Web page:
The ConnectHome Akron program is part of a national initiative started by the Obama administration and the U.S. Department of Housing and Urban Development to help low-income families get connected.
(TNS) — Johnie Brazile maneuvers his wheelchair every day the few blocks from his apartment at Sutliff I apartments in Cuyahoga Falls, Ohio, to the nearby Cuyahoga Falls Library to use the free Wi-Fi there.
Brazile likes to get on Facebook and play Texas Hold ’Em with other players online.
Now, thanks to a new project just launched by the Akron Metropolitan Housing Authority (AMHA), Summit County Executive Ilene Shapiro and Akron Mayor Dan Horrigan, Brazile can get free Wi-Fi in the common area on the first floor of his apartment building.
The ConnectHome Akron program is part of a national initiative started by the Obama administration and continued under the Trump administration and the U.S. Department of Housing and Urban Development to help close the digital divide for low-income families in Summit County, said AMHA Executive Director Tony O’Leary.
Akron is one of 55 communities nationwide chosen for the initiative. The city of Akron and Summit County co-sponsored the application.
Parts of the program include providing high-speed broadband, low-cost devices and digital literacy to low-income families across the country.
The Summit County program is just being launched and will take a few years to ramp up, said O’Leary. So far, three AMHA properties have rolled out free Wi-Fi either in a common area or at the entire property: At Sutliff I apartments, the free Wi-Fi in the first-floor common area was added two weeks ago; the Reach Opportunity Center in Summit Lake has Wi-Fi within its entire facility and Spicer Terrace, a 12-unit building near the University of Akron, has Wi-Fi throughout the property.
“Through the ConnectHome program, AMHA is planning to provide free Wi-Fi access at 12 high-rise buildings that serve senior citizens and people with disabilities as our first priority and eventually to more than 20 multi-family complexes,” said O’Leary. The expansion of services is expected to occur over the next four to five years as funding and support is developed for the program, he said.
The national initiative does not come with any funding, so AMHA is including the Wi-Fi upgrades into its budget as it can and will be seeking donations from companies, too.
So many things are moving to the internet these days that access to the internet is almost a necessity, said O’Leary.
“There’s a very high percentage of low-income Americans who cannot afford to be connected,” he said.
It can also be a problem for school-aged children who need to do schoolwork on a computer or research, he said.
Part of the AMHA project is a website, http://www.connecthomeakron.org, which provides links to a service that can provide low-cost computers and laptops to income-eligible customers and links to digital classes provided by the Akron-Summit County Public Library.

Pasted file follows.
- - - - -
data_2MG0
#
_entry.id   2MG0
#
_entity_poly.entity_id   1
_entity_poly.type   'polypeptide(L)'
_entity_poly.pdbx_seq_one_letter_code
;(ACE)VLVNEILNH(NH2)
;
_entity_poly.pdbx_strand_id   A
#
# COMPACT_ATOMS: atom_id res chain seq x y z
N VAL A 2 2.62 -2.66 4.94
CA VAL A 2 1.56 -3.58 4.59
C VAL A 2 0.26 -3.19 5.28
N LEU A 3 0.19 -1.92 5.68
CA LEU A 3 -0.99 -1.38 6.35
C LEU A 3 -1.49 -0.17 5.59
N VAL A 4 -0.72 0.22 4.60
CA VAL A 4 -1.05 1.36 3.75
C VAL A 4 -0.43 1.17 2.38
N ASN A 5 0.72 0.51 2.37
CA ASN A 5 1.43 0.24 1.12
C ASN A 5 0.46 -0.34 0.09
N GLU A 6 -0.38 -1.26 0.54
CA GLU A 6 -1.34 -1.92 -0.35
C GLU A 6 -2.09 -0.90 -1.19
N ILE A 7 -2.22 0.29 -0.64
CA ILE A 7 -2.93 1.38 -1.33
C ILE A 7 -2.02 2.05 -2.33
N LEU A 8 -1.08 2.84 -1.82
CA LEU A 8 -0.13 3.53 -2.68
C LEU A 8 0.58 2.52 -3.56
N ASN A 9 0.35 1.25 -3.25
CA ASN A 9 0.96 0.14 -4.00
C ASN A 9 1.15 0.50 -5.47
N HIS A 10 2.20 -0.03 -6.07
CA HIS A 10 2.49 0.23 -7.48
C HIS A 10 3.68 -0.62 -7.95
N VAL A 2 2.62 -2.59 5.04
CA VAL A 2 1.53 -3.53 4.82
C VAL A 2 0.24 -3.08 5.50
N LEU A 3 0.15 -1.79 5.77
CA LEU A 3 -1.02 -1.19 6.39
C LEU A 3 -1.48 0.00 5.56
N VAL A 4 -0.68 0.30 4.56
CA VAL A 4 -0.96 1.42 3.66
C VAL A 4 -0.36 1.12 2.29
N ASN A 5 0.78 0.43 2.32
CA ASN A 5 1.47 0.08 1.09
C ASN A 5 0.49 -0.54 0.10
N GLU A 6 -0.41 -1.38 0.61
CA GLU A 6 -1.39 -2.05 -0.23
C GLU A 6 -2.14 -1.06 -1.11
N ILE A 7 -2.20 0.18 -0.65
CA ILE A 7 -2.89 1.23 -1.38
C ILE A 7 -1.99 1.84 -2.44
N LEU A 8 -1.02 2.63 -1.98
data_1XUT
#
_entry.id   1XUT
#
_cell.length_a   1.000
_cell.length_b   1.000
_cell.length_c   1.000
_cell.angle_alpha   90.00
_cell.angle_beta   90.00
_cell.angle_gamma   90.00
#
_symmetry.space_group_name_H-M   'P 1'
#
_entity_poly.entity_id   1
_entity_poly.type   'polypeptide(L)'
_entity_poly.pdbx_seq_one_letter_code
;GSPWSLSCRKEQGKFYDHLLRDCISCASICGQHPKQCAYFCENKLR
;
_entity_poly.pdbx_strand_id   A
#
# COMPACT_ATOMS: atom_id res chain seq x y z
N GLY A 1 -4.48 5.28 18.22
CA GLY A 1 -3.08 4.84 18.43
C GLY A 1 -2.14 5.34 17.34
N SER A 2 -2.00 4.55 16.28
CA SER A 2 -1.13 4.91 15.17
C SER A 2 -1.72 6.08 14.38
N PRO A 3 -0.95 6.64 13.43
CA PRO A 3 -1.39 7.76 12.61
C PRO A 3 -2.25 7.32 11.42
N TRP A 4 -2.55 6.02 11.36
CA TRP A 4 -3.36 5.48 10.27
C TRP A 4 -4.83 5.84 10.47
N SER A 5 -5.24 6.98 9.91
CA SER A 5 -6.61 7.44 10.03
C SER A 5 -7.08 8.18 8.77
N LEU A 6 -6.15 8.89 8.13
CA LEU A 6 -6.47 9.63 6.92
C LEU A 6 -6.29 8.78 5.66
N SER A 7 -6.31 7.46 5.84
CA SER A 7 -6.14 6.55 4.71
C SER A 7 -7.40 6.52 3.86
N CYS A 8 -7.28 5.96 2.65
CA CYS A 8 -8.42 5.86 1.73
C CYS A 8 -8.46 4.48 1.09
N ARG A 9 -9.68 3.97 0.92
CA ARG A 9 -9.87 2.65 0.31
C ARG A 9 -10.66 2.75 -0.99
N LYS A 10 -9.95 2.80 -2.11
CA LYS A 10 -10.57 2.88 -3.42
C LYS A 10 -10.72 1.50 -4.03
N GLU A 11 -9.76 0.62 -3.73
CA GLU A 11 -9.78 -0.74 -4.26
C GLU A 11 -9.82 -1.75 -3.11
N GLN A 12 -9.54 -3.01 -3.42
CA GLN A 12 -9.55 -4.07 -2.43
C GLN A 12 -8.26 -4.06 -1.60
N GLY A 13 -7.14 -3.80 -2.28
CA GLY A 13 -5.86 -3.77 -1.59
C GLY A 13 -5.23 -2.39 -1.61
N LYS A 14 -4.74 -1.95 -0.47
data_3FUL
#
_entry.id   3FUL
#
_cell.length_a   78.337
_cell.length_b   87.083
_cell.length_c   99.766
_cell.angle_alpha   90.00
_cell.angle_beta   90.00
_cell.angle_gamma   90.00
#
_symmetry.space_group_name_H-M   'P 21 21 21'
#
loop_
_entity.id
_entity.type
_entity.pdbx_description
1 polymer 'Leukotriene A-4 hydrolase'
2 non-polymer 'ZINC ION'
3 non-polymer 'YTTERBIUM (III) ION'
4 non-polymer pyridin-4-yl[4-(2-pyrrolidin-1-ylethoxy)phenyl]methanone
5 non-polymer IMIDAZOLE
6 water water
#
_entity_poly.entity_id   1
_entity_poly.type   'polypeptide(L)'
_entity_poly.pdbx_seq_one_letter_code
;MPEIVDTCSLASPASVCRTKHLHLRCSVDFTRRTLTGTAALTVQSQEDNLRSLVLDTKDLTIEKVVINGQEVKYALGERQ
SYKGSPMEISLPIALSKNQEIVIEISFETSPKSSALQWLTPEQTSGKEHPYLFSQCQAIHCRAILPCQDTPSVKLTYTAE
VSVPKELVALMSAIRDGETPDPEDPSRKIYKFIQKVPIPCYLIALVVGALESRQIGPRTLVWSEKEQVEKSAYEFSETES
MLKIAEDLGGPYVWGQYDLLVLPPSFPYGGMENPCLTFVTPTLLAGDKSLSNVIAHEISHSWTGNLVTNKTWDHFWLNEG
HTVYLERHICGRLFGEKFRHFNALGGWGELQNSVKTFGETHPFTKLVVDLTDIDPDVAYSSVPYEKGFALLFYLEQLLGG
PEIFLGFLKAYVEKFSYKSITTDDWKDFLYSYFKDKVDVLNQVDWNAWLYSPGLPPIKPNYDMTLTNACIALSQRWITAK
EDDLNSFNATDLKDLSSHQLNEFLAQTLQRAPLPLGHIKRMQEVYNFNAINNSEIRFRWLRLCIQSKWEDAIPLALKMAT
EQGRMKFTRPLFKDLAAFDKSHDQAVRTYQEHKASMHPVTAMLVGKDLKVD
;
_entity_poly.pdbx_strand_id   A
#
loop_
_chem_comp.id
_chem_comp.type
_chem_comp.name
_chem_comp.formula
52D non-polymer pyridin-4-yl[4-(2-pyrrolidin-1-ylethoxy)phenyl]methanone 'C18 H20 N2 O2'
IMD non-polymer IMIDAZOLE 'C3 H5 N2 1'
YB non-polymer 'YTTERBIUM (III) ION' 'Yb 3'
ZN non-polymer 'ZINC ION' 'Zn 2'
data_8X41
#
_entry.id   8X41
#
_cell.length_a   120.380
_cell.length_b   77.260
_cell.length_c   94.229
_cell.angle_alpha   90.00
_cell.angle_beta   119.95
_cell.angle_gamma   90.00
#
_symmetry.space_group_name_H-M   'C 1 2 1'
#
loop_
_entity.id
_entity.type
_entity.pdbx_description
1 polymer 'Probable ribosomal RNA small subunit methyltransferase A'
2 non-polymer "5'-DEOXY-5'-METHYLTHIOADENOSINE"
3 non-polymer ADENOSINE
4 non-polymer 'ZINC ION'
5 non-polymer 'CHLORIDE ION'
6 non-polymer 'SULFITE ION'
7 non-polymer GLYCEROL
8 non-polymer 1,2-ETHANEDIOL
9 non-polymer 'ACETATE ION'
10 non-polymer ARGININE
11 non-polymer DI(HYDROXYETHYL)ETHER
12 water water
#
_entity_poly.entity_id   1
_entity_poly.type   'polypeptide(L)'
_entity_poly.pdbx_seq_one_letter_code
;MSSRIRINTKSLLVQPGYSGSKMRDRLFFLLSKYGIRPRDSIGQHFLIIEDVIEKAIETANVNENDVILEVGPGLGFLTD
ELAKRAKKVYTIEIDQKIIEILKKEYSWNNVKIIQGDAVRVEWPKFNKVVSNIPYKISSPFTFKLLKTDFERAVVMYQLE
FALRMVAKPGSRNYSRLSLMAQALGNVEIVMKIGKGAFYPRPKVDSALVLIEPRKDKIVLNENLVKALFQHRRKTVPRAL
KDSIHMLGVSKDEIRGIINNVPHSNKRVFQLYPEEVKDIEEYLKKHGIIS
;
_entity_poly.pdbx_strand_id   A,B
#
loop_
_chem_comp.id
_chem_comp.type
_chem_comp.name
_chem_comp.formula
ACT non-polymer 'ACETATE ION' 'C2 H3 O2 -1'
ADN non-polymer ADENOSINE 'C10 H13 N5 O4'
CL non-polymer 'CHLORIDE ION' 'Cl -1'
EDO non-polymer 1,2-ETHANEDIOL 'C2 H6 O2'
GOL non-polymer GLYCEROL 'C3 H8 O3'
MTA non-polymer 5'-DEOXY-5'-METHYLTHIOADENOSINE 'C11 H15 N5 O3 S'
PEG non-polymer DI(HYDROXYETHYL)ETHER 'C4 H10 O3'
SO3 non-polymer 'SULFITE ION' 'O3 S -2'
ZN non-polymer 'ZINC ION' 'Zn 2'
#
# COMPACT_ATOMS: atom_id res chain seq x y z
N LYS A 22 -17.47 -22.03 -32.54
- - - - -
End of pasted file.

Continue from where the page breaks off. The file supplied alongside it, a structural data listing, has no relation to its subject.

While the ConnectHome Akron’s initial focus will be AMHA-owned properties, any income-eligible individual in Summit County can use parts of the program such as the low-cost devices or free classes, O’Leary said.
During the first phase, the goal by the end of next year is to get free Wi-Fi to public areas and some residential areas of at least 10 AMHA properties, said Jason Colon, AMHA IT manager. AMHA is also exploring offering Wi-Fi to whole neighborhoods near Summit Lake, he said.
The second phase will look for grant money and opportunities to get access to free or low-cost devices, said Christina Hodgkinson, director of AMHA’s resident services department.
Some of the program will also be educating residents on resources that already exist, such as free classes through the library or free Wi-Fi access at libraries, said O’Leary.
Since free Wi-Fi was added in the common area of the Sutliff I apartment building, Brazile said he’s been downstairs a lot more.
He would spend more time downstairs, but usually hangs out on his tablet “until my tablet goes dead or I have to go charge it,” he said.
Eventual plans are to put Wi-Fi throughout the Sutliff building. When that happens, Brazile said “I probably wouldn’t even come out of my apartment and that’s the truth.”
Brazile has a limited data plan on his phone, but tries not to use it too much since it’s costly.
Fellow resident Barbara Long uses her phone data to get on the internet, but tries not to run up costly overages. She has a brand new tablet, but she hadn’t been connecting to the internet since she didn’t have a data plan for it, so she was only playing games that are already on the tablet and which don’t require internet access. With the free Wi-Fi, Long predicted she would be spending more time in the common area.
©2018 the Akron Beacon Journal (Akron, Ohio), Distributed by Tribune Content Agency, LLC.
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